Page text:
• Bio GenCell is developing a technology platform for automated production of patient specific stem cell based therapies.
  • TenCure is developing revolutionary cancer therapies based on a newly described mechanism of action .

These companies presented their innovative technologies and products to a room full of local investors as well as visiting investors from Cincinnati and Cleveland. Local participants included the Pittsburgh Life Sciences Greenhouse, Innovation Works, Mutual Capital Partners Funds, Woodland Family Partners, FCC Capital, Blue Tree Allied Angel Investors, Draper Triangle Ventures, UPMC’s Center for Innovation in Regenerative Medicine as well as representatives of local and state government.  We hope that this is the first of many of this type of events that will provide opportunities to link Israel and Pittsburgh on a business basis.  There is already talk of a future Healthcare IT Roadshow.  Stay tuned.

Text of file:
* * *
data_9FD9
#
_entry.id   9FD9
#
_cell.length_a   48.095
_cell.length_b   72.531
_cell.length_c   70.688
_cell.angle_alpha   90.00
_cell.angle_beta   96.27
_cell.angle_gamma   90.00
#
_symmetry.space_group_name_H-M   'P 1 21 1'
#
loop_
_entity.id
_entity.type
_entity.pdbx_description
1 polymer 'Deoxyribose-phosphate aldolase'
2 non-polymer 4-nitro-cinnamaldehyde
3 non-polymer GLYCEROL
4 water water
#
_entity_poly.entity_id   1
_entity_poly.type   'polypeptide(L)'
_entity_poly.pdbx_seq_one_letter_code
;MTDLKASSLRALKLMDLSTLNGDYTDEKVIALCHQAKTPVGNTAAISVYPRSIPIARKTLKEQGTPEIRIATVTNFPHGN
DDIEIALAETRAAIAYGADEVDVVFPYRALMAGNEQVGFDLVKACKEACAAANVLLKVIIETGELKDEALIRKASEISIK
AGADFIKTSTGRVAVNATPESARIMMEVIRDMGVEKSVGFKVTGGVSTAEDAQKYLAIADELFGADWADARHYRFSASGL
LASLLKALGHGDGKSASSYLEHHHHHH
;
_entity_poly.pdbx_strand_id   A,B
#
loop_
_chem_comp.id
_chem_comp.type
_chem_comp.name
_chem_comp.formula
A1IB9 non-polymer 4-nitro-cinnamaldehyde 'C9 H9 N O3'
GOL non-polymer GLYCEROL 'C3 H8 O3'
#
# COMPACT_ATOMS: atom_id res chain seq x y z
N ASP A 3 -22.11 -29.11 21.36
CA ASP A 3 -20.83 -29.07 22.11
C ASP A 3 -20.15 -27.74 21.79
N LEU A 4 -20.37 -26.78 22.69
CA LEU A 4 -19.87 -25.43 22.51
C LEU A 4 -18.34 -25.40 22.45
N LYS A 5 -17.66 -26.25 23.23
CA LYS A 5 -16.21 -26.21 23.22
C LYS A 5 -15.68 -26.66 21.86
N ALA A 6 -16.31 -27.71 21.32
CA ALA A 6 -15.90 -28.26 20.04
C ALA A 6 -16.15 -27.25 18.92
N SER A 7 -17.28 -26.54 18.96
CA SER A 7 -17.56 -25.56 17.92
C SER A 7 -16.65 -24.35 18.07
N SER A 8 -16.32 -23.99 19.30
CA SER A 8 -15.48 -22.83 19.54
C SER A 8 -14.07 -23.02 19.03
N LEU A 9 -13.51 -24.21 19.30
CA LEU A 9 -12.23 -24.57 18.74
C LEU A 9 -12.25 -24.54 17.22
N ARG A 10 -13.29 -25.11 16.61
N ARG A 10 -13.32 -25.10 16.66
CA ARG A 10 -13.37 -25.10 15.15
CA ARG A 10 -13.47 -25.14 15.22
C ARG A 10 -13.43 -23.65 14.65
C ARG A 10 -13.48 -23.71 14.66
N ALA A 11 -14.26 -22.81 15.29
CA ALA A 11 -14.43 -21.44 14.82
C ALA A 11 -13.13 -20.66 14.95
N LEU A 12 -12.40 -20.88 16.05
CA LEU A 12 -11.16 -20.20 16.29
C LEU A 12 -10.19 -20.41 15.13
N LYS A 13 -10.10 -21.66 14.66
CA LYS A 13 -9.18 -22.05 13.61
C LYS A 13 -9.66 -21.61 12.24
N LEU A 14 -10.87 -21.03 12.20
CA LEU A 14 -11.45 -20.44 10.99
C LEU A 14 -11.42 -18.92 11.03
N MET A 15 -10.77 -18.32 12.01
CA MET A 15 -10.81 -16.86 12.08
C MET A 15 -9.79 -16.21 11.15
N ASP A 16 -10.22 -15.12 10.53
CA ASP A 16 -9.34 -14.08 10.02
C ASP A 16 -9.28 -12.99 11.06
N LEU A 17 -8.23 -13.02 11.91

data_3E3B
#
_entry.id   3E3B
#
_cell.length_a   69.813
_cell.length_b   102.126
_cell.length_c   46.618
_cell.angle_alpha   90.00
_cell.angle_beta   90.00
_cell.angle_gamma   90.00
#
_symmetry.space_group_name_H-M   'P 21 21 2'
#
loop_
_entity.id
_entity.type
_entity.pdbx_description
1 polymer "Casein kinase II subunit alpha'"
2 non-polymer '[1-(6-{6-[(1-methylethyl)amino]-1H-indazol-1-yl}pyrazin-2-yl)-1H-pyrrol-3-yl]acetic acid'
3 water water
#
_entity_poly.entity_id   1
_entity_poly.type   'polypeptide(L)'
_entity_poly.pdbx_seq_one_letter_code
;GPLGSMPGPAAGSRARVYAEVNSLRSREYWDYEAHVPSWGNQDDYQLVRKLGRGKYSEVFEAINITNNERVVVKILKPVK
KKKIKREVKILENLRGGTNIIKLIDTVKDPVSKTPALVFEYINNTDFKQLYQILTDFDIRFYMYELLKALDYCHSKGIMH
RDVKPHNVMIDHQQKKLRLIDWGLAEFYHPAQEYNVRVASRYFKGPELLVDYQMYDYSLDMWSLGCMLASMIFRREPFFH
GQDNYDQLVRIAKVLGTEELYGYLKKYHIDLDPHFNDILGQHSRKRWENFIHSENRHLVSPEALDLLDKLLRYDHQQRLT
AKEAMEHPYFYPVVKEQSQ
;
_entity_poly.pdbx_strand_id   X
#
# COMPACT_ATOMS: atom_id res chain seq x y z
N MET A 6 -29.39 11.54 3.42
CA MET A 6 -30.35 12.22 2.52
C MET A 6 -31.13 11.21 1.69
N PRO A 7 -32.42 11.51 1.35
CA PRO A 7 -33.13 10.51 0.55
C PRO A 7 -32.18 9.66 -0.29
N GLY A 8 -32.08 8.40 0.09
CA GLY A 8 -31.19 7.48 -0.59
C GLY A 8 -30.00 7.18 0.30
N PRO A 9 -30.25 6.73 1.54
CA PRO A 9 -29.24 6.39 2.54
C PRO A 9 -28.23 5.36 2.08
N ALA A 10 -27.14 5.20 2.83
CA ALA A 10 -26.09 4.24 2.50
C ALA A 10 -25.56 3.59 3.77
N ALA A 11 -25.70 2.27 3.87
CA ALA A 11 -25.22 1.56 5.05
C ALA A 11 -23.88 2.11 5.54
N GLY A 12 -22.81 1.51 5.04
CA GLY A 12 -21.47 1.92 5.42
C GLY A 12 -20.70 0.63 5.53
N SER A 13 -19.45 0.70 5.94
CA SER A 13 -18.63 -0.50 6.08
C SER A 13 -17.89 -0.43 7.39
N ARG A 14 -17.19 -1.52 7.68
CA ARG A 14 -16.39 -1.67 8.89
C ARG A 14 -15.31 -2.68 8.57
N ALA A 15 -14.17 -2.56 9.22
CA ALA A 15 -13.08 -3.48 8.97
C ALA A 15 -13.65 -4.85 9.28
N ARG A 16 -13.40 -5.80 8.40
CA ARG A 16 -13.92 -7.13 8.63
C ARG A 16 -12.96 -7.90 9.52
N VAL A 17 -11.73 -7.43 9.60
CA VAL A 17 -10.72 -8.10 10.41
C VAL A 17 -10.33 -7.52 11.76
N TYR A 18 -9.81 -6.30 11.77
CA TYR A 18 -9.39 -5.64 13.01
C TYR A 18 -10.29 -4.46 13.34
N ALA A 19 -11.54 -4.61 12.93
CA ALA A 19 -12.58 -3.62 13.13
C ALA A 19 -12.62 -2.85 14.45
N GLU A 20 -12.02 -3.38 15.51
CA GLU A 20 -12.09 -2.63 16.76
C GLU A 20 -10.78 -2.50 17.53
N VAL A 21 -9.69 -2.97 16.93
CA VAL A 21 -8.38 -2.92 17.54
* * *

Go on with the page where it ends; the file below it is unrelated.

Elliot Dater is a partner in Schnader’s Business Services Department,  and represents Israeli companies doing business in the United States and U.S. companies and investors doing business in Israel, as well as emerging growth companies in the technology and medical device industries

The materials posted on Schnader.com and SchnaderPittIsrael.com are prepared for informational purposes only and should not be considered as providing legal advice or creating an attorney-client relationship. Please see our disclaimer page for a full explanation.

Bringing Pittsburgh to Israel

By Elliot Dater

Hello from Israel!

A few months ago, I was asked to teach Law & Entrepreneurship at the College of Law and Business in Ramat Gan. This course, which I first developed with my colleague, Justine Kasznica Thornton, teaches students about the legal issues encountered by technology companies throughout their life cycle. My students are second, third and fourth year law students and they are very enthusiastic. I’ll only be here a week but I’m happy to be bringing a little Pittsburgh perspective to my Israeli students!